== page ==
5 tips to help you build relationship boundaries instead of walls
Once upon a job, I worked for a manager who used to contact me on weekends, on Whatsapp, via text message and when I had booked time off. I’d end up answering messages at 1 am, taking calls when I was ill and working over my weekends.
The situation became so stressful that I started feeling physically sick every time I saw her name pop up on my phone, but I was completely terrified of approaching her and telling her how I felt. Instead, I absorbed all of her irrational behaviours and allowed her to devour my personal space.
Ignoring and accepting her habits wasn’t a solution, and all it did was compound my stress further. It took six months for me to crack and quit.
Six years later and hopefully a little wiser, I now know that accepting bad behaviour is equivalent to allowing it, and that’s why I now make a conscious effort to reflect on the boundaries I set within my relationships.
When was the last time you checked out your relationship boundaries?
Probably never, right?
For some people, setting appropriate boundaries comes naturally, but for many of us, we may only realise that our space is under attack once we’ve been kicked out of our happy place.
With our online lives encroaching on our offline time and our personal space smaller than ever before, it’s easy to forget how important it is to teach people how to treat us.
“Walls keep everybody out. Boundaries teach people where the door is.”
- Mark Groves
Check out these tips and try to apply them to your life; are you honouring your boundaries in the relationships you currently have?
1. Know your limits and enforce them
Relationships are sacred spaces where we can grow all kinds of ideas about ourselves and each other.
Assessing the way that we relate to one another is vital to our emotional wellbeing, but sometimes we forget that in understanding our connections, we must also pay attention to the room between us.
Knowing what you will tolerate and allow and knowing what will cause you anxiety or stress is an important part of setting up your space.
Ask yourself, what will you tolerate from others?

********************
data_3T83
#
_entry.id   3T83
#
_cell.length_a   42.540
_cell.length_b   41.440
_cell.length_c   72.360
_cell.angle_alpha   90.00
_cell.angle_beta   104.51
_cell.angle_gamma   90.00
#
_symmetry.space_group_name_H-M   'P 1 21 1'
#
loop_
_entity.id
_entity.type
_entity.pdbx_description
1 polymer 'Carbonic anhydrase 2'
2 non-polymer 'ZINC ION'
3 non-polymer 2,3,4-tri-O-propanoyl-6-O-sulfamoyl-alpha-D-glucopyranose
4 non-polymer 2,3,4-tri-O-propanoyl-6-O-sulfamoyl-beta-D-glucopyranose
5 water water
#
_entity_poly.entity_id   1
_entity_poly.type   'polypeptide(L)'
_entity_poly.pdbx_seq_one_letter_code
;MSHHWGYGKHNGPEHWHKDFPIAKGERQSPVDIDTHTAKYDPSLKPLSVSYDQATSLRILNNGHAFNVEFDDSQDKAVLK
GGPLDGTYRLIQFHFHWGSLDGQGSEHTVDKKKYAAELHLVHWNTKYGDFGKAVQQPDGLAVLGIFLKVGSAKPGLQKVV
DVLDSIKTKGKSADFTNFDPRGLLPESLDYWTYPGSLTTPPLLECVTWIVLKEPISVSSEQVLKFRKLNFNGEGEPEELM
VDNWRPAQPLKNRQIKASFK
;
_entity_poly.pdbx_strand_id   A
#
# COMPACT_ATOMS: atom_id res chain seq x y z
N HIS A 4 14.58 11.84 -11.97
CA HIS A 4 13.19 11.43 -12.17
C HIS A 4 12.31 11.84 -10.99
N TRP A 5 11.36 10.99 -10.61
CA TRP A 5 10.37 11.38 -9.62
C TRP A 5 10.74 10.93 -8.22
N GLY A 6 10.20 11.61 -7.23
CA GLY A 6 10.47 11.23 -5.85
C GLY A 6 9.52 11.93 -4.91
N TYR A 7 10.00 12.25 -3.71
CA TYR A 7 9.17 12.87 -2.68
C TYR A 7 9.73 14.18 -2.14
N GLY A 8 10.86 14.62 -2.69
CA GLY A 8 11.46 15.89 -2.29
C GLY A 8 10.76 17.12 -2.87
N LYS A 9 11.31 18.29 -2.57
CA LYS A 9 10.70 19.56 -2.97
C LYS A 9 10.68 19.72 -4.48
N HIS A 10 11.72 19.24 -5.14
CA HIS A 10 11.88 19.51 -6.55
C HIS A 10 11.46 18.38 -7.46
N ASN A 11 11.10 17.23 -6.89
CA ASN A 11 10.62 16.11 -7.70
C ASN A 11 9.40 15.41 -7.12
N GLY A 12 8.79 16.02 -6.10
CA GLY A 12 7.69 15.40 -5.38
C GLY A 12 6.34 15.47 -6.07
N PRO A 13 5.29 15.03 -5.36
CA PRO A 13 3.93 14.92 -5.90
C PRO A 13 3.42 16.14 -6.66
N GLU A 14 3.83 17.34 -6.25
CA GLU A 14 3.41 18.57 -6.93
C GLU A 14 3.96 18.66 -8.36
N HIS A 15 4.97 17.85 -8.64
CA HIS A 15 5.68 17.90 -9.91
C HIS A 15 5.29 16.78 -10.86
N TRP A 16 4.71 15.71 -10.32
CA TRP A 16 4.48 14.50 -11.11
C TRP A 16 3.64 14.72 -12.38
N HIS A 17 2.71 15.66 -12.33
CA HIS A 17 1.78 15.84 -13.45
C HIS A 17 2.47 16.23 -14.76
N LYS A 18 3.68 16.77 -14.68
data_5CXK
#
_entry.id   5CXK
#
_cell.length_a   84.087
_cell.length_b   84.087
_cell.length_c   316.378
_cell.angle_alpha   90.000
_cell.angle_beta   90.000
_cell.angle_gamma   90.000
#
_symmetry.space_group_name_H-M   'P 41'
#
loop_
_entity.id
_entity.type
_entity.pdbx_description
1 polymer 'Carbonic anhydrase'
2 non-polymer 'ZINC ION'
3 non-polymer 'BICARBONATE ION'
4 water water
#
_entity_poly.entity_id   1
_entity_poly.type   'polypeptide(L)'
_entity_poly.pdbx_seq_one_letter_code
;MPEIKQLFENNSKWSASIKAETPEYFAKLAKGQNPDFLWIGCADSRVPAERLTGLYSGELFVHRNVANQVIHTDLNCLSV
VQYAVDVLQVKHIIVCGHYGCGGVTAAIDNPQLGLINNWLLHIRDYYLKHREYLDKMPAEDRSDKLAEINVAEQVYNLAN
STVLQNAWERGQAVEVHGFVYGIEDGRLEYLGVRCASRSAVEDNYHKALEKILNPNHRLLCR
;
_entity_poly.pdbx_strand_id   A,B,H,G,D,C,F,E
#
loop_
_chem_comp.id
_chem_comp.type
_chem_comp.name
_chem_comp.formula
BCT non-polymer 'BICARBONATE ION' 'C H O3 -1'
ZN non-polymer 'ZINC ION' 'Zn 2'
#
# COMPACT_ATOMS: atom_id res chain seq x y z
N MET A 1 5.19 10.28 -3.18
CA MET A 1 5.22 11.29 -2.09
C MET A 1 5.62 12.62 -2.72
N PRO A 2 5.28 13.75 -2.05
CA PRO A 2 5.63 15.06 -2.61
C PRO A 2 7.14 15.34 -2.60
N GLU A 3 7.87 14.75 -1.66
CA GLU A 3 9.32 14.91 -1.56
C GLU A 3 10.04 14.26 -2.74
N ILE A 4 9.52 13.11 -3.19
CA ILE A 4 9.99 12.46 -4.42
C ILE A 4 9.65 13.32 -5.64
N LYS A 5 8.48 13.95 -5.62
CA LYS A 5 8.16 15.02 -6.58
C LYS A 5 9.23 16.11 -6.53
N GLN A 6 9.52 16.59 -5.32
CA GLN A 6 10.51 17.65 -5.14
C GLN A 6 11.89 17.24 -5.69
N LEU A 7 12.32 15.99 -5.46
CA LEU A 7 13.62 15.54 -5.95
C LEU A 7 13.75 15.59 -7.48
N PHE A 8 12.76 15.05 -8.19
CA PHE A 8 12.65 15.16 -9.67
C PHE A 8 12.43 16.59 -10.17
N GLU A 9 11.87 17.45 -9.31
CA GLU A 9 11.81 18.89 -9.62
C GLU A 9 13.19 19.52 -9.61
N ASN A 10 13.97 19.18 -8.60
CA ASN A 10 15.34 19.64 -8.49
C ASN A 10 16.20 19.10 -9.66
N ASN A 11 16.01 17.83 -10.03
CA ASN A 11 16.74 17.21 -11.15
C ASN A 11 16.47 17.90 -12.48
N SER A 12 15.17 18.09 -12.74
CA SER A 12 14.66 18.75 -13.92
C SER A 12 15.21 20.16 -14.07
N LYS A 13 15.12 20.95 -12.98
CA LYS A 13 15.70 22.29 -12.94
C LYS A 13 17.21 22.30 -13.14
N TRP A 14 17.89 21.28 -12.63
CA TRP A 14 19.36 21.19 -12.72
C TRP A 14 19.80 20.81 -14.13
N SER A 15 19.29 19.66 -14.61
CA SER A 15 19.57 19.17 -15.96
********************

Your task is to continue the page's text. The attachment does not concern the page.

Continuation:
2. Change has to come from you
If someone crosses your boundaries, what will you do?
Remember, you cannot change how other people behave. The only element of any relationship you can control is how we react to others. Therefore, any boundaries you define need to be upheld by you.
If someone shouts at you, you can yell back or ask them to stop, but the best course of action may be to step out and abandon the conversation entirely!
Over time, that person may realise that shouting is an ineffective form of communication and can challenge them to change because they need or want something from you that they know they can’t get when they shout.
3. Lead by action
Often, it isn’t enough to tell people what you need; you have to show them.
For example, telling a co-worker that you can’t be productive if they keep interrupting your work is one thing, but enforcing this by politely asking your colleague to book your time in advance will over time, cultivate understanding and respect for your needs.
Similarly, if your partner wants to talk immediately after arguing, you may respond in anger or want to regroup before you can comfortably chat again. Telling your partner that you need five minutes alone is one thing, but enforcing this by taking yourself out of the room or going for a quick walk is better for your emotional well-being and your relationship!
4. Be bold
Being assertive in your relationships is not a bad thing. When you learn to stick up for yourself and challenge what you don’t agree with, you gain confidence and clarity. Knowing what you want is powerful, knowing how to articulate it is a skill!
5. Practice self-care
Listen to your feelings and put yourself first.
As with any element of your mental health, honing in on what you are feeling can provide valuable cues for boundary-setting. Happiness is intrinsically tied to your ability to be a good partner, parent, friend and employee. Learn to take direction from your feelings, because no one knows you better than YOU do.